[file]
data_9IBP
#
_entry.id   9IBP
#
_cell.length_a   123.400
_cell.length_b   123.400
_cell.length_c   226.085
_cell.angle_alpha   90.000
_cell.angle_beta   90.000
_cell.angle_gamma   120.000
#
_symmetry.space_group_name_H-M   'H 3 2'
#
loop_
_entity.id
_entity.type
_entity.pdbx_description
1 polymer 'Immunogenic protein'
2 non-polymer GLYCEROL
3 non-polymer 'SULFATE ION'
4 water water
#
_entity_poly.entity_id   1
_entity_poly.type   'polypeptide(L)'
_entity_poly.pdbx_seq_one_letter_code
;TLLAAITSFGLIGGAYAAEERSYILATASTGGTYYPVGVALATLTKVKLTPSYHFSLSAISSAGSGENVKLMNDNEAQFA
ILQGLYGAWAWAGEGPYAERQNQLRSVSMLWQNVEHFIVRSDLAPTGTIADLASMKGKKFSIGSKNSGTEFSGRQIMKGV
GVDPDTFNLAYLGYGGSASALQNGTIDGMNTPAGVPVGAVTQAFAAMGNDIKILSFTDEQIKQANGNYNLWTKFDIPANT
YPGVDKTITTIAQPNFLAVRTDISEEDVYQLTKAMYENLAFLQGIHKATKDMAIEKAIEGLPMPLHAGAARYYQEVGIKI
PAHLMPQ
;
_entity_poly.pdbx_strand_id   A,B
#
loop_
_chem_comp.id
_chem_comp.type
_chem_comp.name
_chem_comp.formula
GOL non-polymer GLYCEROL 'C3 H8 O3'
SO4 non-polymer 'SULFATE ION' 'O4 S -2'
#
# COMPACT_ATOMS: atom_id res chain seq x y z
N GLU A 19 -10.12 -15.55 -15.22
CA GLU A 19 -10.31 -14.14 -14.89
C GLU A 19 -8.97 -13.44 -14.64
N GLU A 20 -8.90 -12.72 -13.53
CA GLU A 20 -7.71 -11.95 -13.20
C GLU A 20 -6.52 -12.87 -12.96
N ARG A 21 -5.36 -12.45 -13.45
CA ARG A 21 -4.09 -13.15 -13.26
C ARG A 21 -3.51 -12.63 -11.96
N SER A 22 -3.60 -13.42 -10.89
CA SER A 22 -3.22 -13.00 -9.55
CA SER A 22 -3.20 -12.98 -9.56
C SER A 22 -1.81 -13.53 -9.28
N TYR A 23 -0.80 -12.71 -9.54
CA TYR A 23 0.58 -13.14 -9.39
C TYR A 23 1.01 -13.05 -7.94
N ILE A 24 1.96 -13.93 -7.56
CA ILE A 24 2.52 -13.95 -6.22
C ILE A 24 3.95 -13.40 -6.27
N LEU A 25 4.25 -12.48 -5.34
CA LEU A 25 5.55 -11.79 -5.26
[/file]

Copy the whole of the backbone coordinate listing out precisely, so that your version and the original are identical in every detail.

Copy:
data_9IBP
#
_entry.id   9IBP
#
_cell.length_a   123.400
_cell.length_b   123.400
_cell.length_c   226.085
_cell.angle_alpha   90.000
_cell.angle_beta   90.000
_cell.angle_gamma   120.000
#
_symmetry.space_group_name_H-M   'H 3 2'
#
loop_
_entity.id
_entity.type
_entity.pdbx_description
1 polymer 'Immunogenic protein'
2 non-polymer GLYCEROL
3 non-polymer 'SULFATE ION'
4 water water
#
_entity_poly.entity_id   1
_entity_poly.type   'polypeptide(L)'
_entity_poly.pdbx_seq_one_letter_code
;TLLAAITSFGLIGGAYAAEERSYILATASTGGTYYPVGVALATLTKVKLTPSYHFSLSAISSAGSGENVKLMNDNEAQFA
ILQGLYGAWAWAGEGPYAERQNQLRSVSMLWQNVEHFIVRSDLAPTGTIADLASMKGKKFSIGSKNSGTEFSGRQIMKGV
GVDPDTFNLAYLGYGGSASALQNGTIDGMNTPAGVPVGAVTQAFAAMGNDIKILSFTDEQIKQANGNYNLWTKFDIPANT
YPGVDKTITTIAQPNFLAVRTDISEEDVYQLTKAMYENLAFLQGIHKATKDMAIEKAIEGLPMPLHAGAARYYQEVGIKI
PAHLMPQ
;
_entity_poly.pdbx_strand_id   A,B
#
loop_
_chem_comp.id
_chem_comp.type
_chem_comp.name
_chem_comp.formula
GOL non-polymer GLYCEROL 'C3 H8 O3'
SO4 non-polymer 'SULFATE ION' 'O4 S -2'
#
# COMPACT_ATOMS: atom_id res chain seq x y z
N GLU A 19 -10.12 -15.55 -15.22
CA GLU A 19 -10.31 -14.14 -14.89
C GLU A 19 -8.97 -13.44 -14.64
N GLU A 20 -8.90 -12.72 -13.53
CA GLU A 20 -7.71 -11.95 -13.20
C GLU A 20 -6.52 -12.87 -12.96
N ARG A 21 -5.36 -12.45 -13.45
CA ARG A 21 -4.09 -13.15 -13.26
C ARG A 21 -3.51 -12.63 -11.96
N SER A 22 -3.60 -13.42 -10.89
CA SER A 22 -3.22 -13.00 -9.55
CA SER A 22 -3.20 -12.98 -9.56
C SER A 22 -1.81 -13.53 -9.28
N TYR A 23 -0.80 -12.71 -9.54
CA TYR A 23 0.58 -13.14 -9.39
C TYR A 23 1.01 -13.05 -7.94
N ILE A 24 1.96 -13.93 -7.56
CA ILE A 24 2.52 -13.95 -6.22
C ILE A 24 3.95 -13.40 -6.27
N LEU A 25 4.25 -12.48 -5.34
CA LEU A 25 5.55 -11.79 -5.26